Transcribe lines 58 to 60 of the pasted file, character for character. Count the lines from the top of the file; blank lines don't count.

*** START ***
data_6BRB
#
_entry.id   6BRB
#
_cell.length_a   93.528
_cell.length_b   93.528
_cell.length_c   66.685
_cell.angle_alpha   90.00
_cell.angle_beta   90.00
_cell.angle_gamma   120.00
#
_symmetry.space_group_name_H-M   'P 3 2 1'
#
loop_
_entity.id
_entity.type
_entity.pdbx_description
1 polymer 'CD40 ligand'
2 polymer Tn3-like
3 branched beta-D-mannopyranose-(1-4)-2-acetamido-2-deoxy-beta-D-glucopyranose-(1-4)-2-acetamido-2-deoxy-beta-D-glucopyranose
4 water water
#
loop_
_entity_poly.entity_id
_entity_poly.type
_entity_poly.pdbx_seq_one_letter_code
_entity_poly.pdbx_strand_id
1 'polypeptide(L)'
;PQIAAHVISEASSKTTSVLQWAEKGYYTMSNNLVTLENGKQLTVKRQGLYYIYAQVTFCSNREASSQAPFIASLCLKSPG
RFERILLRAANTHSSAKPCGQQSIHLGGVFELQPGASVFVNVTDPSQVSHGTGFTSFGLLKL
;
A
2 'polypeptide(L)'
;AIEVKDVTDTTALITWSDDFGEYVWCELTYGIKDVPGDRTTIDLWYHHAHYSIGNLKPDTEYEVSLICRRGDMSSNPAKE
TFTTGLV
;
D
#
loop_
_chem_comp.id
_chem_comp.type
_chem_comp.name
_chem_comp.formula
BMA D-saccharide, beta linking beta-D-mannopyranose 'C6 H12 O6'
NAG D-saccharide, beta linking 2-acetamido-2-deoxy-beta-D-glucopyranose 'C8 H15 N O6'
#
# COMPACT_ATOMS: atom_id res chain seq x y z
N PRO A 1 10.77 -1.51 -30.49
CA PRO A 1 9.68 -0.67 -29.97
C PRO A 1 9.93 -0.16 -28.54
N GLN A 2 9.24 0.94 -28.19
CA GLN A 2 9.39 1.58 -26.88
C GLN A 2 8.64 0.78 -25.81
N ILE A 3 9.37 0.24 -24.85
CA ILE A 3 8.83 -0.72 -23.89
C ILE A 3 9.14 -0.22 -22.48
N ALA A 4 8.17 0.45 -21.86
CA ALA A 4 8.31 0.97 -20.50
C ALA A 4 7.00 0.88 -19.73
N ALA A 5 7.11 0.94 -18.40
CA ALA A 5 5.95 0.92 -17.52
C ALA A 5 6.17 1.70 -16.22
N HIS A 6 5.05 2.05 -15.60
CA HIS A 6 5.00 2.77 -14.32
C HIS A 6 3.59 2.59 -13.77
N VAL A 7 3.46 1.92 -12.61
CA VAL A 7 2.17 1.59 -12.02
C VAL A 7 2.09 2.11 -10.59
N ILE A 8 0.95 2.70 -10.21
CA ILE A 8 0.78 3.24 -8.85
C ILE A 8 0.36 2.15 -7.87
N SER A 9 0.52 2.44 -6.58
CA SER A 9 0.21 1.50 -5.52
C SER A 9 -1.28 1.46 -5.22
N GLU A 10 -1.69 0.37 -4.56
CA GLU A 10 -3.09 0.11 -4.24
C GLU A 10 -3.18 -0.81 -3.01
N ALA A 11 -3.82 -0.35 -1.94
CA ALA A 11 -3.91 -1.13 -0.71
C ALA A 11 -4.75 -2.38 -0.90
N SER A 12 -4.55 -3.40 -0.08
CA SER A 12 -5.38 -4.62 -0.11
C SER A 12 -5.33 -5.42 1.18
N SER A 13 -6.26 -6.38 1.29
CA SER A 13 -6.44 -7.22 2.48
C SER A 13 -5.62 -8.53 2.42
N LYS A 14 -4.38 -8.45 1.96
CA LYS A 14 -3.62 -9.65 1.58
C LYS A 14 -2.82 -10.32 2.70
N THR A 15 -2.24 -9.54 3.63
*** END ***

CA ALA A 4 8.31 0.97 -20.50
C ALA A 4 7.00 0.88 -19.73
N ALA A 5 7.11 0.94 -18.40